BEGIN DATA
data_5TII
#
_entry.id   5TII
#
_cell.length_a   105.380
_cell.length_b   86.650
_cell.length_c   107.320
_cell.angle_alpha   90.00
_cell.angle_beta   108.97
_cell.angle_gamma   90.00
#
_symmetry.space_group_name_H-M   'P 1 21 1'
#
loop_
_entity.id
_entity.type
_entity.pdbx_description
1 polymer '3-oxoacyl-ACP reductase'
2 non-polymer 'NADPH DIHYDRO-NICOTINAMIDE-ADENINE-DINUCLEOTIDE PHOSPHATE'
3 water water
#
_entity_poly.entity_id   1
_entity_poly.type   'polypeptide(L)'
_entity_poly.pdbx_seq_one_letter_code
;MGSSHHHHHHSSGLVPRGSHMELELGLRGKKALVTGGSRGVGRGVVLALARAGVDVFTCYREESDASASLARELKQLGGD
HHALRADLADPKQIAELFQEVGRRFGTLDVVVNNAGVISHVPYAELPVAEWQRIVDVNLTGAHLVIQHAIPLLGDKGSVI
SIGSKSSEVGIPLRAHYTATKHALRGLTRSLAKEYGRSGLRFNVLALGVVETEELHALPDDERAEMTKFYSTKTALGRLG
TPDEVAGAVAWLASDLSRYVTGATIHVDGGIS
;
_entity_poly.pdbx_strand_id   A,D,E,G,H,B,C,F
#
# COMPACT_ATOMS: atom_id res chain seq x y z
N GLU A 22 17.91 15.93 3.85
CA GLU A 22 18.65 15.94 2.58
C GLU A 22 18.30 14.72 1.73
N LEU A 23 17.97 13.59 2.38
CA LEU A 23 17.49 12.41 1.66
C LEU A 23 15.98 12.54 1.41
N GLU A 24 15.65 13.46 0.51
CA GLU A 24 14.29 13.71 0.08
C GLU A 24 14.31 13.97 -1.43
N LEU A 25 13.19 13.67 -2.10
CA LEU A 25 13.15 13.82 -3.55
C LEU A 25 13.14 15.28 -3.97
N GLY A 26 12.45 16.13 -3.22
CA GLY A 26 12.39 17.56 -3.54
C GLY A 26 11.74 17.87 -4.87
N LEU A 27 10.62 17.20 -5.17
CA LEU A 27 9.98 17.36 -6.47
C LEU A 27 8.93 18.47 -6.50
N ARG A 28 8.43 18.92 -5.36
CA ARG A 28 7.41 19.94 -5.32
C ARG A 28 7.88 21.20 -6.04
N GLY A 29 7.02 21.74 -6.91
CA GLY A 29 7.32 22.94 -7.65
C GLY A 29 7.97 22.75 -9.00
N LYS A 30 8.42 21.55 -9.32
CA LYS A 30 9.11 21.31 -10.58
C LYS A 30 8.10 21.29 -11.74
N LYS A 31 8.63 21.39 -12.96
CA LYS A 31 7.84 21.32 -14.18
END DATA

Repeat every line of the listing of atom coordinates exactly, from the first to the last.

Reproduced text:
data_5TII
#
_entry.id   5TII
#
_cell.length_a   105.380
_cell.length_b   86.650
_cell.length_c   107.320
_cell.angle_alpha   90.00
_cell.angle_beta   108.97
_cell.angle_gamma   90.00
#
_symmetry.space_group_name_H-M   'P 1 21 1'
#
loop_
_entity.id
_entity.type
_entity.pdbx_description
1 polymer '3-oxoacyl-ACP reductase'
2 non-polymer 'NADPH DIHYDRO-NICOTINAMIDE-ADENINE-DINUCLEOTIDE PHOSPHATE'
3 water water
#
_entity_poly.entity_id   1
_entity_poly.type   'polypeptide(L)'
_entity_poly.pdbx_seq_one_letter_code
;MGSSHHHHHHSSGLVPRGSHMELELGLRGKKALVTGGSRGVGRGVVLALARAGVDVFTCYREESDASASLARELKQLGGD
HHALRADLADPKQIAELFQEVGRRFGTLDVVVNNAGVISHVPYAELPVAEWQRIVDVNLTGAHLVIQHAIPLLGDKGSVI
SIGSKSSEVGIPLRAHYTATKHALRGLTRSLAKEYGRSGLRFNVLALGVVETEELHALPDDERAEMTKFYSTKTALGRLG
TPDEVAGAVAWLASDLSRYVTGATIHVDGGIS
;
_entity_poly.pdbx_strand_id   A,D,E,G,H,B,C,F
#
# COMPACT_ATOMS: atom_id res chain seq x y z
N GLU A 22 17.91 15.93 3.85
CA GLU A 22 18.65 15.94 2.58
C GLU A 22 18.30 14.72 1.73
N LEU A 23 17.97 13.59 2.38
CA LEU A 23 17.49 12.41 1.66
C LEU A 23 15.98 12.54 1.41
N GLU A 24 15.65 13.46 0.51
CA GLU A 24 14.29 13.71 0.08
C GLU A 24 14.31 13.97 -1.43
N LEU A 25 13.19 13.67 -2.10
CA LEU A 25 13.15 13.82 -3.55
C LEU A 25 13.14 15.28 -3.97
N GLY A 26 12.45 16.13 -3.22
CA GLY A 26 12.39 17.56 -3.54
C GLY A 26 11.74 17.87 -4.87
N LEU A 27 10.62 17.20 -5.17
CA LEU A 27 9.98 17.36 -6.47
C LEU A 27 8.93 18.47 -6.50
N ARG A 28 8.43 18.92 -5.36
CA ARG A 28 7.41 19.94 -5.32
C ARG A 28 7.88 21.20 -6.04
N GLY A 29 7.02 21.74 -6.91
CA GLY A 29 7.32 22.94 -7.65
C GLY A 29 7.97 22.75 -9.00
N LYS A 30 8.42 21.55 -9.32
CA LYS A 30 9.11 21.31 -10.58
C LYS A 30 8.10 21.29 -11.74
N LYS A 31 8.63 21.39 -12.96
CA LYS A 31 7.84 21.32 -14.18